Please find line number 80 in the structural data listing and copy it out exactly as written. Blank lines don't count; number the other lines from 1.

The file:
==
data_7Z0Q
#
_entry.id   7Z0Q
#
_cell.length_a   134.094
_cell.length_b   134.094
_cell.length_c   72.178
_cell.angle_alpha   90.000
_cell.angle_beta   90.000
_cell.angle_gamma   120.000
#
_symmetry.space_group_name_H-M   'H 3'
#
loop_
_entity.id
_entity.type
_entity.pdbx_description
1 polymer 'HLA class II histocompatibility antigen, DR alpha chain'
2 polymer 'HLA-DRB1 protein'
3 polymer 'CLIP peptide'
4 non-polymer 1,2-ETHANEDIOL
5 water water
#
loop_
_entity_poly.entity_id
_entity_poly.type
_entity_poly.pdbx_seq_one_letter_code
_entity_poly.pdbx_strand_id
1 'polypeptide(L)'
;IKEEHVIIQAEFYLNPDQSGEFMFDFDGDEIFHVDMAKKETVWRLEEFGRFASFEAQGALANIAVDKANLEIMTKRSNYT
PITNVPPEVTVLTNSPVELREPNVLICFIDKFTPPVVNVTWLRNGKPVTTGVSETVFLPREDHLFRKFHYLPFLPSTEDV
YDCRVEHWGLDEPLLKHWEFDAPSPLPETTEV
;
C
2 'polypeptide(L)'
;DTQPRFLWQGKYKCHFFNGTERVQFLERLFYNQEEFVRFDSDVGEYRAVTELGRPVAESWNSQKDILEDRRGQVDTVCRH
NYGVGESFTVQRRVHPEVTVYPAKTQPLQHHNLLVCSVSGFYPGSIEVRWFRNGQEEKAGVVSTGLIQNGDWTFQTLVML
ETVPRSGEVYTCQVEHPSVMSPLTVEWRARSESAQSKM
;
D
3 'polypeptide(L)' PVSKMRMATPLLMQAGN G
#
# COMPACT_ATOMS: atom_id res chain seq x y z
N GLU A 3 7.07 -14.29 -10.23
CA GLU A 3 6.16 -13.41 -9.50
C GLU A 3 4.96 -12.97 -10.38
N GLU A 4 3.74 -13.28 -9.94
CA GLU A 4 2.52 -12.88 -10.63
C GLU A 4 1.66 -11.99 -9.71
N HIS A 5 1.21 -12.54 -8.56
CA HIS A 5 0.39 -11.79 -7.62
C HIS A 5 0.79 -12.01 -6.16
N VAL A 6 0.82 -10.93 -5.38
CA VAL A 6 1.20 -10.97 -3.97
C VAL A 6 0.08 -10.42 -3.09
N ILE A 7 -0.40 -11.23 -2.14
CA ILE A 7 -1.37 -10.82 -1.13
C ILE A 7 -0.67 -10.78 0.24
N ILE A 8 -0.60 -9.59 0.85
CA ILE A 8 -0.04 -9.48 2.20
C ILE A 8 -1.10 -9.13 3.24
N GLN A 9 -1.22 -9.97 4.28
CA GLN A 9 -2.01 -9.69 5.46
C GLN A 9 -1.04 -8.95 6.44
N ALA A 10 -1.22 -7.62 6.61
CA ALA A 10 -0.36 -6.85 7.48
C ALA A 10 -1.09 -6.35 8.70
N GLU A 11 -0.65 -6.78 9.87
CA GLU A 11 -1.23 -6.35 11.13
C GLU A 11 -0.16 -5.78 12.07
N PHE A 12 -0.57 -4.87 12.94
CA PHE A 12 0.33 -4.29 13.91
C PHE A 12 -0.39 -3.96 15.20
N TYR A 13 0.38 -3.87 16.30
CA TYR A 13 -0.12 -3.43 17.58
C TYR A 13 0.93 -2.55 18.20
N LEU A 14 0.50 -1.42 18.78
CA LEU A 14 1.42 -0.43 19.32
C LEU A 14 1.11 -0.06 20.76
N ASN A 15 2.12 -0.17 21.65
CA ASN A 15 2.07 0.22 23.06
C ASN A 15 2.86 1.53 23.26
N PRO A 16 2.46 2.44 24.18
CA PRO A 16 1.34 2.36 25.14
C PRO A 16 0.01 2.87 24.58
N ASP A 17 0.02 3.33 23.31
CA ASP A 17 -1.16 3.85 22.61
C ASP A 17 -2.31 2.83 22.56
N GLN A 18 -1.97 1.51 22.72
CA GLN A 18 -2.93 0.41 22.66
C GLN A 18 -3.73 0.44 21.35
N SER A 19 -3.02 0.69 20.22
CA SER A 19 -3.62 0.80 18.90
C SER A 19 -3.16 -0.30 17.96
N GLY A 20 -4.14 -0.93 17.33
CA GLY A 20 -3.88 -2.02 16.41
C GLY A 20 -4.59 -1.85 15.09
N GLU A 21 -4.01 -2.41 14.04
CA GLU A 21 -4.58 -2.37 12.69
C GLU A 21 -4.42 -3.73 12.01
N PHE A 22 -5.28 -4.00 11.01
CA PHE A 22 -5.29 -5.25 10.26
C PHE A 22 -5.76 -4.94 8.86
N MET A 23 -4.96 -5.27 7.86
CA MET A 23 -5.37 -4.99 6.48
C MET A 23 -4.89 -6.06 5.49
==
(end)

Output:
N ASN A 15 2.12 -0.17 21.65